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India’s Constitutional Bodies: What They Do And Why They Are Important

Election Commission of India


India’s Constitutional Bodies: What They Do And Why They Are Important

Institutions like the Election Commission and the CAG play a crucial role.

India’s Constitutional bodies refers to a number of bodies or institutions which help in governance and act as watchdogs in specific spheres.

For instance, the Election Commission of India (ECI) is at the forefront each time an election is held. We take a look at some of the important constitutional bodies in India.

Election Commission of India (ECI)

The Election Commission of India is responsible for ensuring the conduct of free and fair elections in the country. These include elections to the Lok Sabha, Rajya Sabha and state legislatures. The commission also conducts the election of the President and the Vice-President.

The commission is headed by the Chief Election Commissioner (CEC) who is assisted by one or more Election Commissioners as appointed by the government. Besides the actual conduct of elections, its responsibilities also include scrutinizing election expenses and registration of political parties.

(Also Read- Fundamental Duties: What India’s Constitution Expects From All Indians)

Comptroller and Auditor General of India (CAG)

The CAG of India plays the role of a watchdog when it comes to scrutinizing the expenditure by the government under different heads and projects. Over the years, its annual reports have brought to light many anomalies in the manner in which finances allocated for specific purposes were used and losses caused to the state exchequer due to faulty implementation of projects and programmes.

CAG reports on the accounts of the central government and its departments, including Public Sector Undertakings (PSUs), are tabled in Parliament every year. Similarly, CAG reports detailing the accounts of state governments, their departments and state undertakings are tabled in the state assembly each year.

The founding father of the Indian Constitution, Dr B R Ambedkar, had told the Constituent Assembly that the CAG was possibly the most important officer in the country as he kept a close watch on how government money was being spent.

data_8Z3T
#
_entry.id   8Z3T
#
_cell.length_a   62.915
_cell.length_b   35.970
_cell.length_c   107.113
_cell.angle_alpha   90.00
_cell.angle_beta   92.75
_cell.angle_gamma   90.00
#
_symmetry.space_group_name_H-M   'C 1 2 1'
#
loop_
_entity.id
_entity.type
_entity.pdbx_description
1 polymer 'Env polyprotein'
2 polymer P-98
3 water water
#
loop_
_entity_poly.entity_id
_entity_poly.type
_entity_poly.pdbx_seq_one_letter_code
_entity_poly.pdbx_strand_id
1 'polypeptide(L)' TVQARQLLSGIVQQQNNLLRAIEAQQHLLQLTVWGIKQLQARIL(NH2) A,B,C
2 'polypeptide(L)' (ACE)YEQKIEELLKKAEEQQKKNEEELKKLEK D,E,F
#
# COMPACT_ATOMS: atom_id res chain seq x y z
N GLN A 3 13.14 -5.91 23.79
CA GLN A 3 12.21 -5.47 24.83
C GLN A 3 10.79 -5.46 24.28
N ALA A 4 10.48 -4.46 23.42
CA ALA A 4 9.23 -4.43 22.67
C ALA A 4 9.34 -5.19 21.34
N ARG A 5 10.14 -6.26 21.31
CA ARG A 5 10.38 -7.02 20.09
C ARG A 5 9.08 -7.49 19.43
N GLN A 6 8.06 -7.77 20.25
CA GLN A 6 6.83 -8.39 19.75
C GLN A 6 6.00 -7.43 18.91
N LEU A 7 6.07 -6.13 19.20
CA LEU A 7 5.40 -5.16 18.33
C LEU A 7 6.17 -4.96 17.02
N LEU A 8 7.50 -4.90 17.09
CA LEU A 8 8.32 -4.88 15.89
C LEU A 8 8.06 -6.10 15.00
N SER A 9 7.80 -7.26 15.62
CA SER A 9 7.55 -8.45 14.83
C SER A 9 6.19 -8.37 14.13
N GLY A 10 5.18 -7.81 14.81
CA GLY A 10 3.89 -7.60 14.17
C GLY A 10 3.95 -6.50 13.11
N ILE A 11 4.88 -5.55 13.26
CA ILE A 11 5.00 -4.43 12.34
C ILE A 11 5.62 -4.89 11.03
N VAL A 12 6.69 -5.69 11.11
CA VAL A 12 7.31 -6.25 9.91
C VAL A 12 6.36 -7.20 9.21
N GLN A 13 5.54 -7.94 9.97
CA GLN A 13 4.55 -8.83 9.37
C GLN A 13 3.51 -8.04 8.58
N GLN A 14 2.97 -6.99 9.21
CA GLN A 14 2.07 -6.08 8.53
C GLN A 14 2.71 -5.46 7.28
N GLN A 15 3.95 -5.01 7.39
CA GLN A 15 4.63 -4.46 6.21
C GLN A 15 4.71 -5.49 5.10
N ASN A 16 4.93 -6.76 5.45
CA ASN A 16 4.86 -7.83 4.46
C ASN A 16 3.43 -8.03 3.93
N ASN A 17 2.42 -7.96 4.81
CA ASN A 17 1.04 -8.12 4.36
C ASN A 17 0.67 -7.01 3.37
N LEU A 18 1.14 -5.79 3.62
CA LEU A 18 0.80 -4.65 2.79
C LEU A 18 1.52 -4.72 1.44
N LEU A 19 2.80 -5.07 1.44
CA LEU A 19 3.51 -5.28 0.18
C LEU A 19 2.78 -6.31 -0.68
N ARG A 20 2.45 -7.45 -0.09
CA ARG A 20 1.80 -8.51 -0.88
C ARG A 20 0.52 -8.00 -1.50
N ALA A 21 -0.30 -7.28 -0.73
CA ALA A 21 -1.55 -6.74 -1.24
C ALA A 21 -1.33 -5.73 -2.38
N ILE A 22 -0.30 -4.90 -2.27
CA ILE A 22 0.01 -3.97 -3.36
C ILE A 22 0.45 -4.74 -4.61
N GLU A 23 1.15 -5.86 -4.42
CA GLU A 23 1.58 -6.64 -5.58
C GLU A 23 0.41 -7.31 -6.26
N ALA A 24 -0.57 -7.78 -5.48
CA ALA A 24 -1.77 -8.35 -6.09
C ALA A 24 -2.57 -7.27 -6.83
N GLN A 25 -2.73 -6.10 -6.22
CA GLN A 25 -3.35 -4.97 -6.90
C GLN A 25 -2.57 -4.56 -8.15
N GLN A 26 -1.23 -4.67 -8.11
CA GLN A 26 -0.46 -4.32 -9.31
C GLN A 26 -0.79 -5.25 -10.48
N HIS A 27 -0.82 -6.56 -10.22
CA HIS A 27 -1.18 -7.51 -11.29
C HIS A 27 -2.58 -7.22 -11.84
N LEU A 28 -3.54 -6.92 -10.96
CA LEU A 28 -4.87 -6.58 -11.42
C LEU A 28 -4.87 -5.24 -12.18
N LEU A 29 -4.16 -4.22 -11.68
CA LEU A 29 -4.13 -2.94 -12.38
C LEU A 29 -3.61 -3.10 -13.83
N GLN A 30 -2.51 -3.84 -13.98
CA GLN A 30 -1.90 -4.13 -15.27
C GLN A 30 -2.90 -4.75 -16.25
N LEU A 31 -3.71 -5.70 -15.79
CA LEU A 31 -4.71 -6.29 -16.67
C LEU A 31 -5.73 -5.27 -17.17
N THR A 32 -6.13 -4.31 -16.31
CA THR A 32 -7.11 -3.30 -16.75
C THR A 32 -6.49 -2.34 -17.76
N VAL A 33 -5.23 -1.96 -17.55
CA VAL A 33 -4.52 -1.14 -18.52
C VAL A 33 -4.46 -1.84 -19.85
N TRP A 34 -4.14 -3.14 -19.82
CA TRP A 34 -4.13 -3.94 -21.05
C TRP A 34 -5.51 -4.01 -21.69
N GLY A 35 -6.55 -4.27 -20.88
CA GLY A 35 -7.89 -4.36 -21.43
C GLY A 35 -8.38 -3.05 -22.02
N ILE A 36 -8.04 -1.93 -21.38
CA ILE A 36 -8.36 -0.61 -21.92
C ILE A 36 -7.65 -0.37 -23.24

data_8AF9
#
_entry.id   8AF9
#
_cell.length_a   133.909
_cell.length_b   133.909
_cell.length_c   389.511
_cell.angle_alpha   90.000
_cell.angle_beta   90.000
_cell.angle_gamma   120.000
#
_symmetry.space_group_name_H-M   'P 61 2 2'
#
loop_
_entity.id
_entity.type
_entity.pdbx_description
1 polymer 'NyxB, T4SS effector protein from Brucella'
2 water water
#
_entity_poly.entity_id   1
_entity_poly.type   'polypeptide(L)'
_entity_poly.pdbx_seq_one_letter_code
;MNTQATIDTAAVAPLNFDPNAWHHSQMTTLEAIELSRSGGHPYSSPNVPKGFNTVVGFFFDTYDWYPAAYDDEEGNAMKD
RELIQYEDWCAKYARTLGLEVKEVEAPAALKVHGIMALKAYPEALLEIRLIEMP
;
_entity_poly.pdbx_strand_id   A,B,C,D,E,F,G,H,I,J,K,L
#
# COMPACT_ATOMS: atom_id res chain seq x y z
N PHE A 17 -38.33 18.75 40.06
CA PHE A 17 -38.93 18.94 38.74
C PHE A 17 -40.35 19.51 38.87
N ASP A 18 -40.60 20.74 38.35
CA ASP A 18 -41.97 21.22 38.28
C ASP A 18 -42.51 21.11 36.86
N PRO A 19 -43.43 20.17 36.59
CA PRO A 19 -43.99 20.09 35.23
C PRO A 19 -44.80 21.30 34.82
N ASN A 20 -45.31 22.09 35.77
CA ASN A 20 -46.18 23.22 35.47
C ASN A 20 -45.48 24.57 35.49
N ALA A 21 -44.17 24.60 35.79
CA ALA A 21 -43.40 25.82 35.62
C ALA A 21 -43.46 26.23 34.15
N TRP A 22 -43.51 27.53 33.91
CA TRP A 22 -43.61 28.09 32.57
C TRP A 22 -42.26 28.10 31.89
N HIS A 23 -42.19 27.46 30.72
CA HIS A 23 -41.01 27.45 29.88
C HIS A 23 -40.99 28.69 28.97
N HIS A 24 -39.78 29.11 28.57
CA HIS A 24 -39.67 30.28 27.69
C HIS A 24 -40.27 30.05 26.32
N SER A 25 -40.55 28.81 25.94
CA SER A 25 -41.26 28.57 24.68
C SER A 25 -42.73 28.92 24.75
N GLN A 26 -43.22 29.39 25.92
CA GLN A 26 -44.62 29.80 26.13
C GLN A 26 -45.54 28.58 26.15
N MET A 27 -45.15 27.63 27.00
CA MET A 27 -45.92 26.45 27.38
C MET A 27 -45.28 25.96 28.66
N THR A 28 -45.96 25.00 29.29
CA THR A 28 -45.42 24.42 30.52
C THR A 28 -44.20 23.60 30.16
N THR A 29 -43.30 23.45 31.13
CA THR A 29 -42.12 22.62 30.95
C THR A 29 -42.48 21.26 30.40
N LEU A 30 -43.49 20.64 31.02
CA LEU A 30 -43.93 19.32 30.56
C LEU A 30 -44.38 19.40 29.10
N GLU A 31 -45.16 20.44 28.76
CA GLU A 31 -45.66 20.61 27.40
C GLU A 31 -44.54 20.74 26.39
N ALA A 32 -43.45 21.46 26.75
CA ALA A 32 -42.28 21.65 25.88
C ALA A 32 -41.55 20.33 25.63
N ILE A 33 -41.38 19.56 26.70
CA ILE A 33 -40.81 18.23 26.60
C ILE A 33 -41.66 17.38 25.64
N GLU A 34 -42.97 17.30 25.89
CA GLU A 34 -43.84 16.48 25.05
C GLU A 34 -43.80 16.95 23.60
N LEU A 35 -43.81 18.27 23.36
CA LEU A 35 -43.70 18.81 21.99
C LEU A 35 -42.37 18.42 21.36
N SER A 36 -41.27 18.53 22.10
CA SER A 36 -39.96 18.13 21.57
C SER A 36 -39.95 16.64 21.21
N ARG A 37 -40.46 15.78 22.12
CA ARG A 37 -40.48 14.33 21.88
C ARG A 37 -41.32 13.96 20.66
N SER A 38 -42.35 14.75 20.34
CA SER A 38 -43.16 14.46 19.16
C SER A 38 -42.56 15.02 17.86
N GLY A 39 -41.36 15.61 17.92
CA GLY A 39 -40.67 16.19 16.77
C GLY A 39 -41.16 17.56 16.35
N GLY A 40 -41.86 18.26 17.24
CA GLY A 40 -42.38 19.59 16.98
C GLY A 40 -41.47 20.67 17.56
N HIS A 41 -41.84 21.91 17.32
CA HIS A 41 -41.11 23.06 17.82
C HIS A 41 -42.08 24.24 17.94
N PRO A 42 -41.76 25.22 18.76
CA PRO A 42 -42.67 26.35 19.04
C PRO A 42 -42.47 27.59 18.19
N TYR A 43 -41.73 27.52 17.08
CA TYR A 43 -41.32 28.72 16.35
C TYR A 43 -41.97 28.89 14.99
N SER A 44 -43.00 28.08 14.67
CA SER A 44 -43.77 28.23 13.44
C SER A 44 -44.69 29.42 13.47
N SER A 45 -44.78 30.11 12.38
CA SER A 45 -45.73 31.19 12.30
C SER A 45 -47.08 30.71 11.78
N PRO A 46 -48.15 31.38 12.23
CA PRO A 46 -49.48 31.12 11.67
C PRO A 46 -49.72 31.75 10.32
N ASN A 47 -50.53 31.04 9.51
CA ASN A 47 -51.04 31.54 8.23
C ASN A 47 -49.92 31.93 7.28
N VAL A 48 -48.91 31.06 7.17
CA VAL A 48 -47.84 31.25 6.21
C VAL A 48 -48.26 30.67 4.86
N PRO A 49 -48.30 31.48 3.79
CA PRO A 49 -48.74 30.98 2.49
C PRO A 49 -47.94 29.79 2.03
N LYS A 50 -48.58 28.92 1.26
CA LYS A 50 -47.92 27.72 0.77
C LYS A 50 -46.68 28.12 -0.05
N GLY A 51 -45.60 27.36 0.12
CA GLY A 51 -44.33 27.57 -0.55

Attorney General of India

The Attorney General (AG) is the Indian government’s senior-most legal officer. It is the duty of the AG, who holds the rank of a Supreme Court Judge, to advise the government on legal matters on which his or her opinion is sought.

The Attorney General appears in the Supreme Court in cases involving the Indian government. He can, however, appear in all courts across the country depending on the government’s requirements.

(Also Read- Fundamental Rights Guaranteed By The Indian Constitution)

Union Public Service Commission (UPSC)

The UPSC is responsible for recruitments to All India Services, Central Services and services of Union Territories. It is headed by a Chairman and has 8-10 other members as decided by the President of India.

The commission is tasked with framing and amending recruitment rules for different government services and posts. It also looks into disciplinary issues relating to government services.

The All India Services whose members are selected under the examination and interview process conducted by the UPSC include the Indian Foreign Service (IFS), Indian Administrative Service (IAS), the Indian Police Service (IPS), the Indian Revenue Service (IRS) to name a few.

Finance Commission of India

The Constitution provides for a Finance Commission of India to decide on the distribution of taxes between the central and state governments in keeping with the country’s federal structure. It is headed by a chairman and has other members appointed by the President of India.

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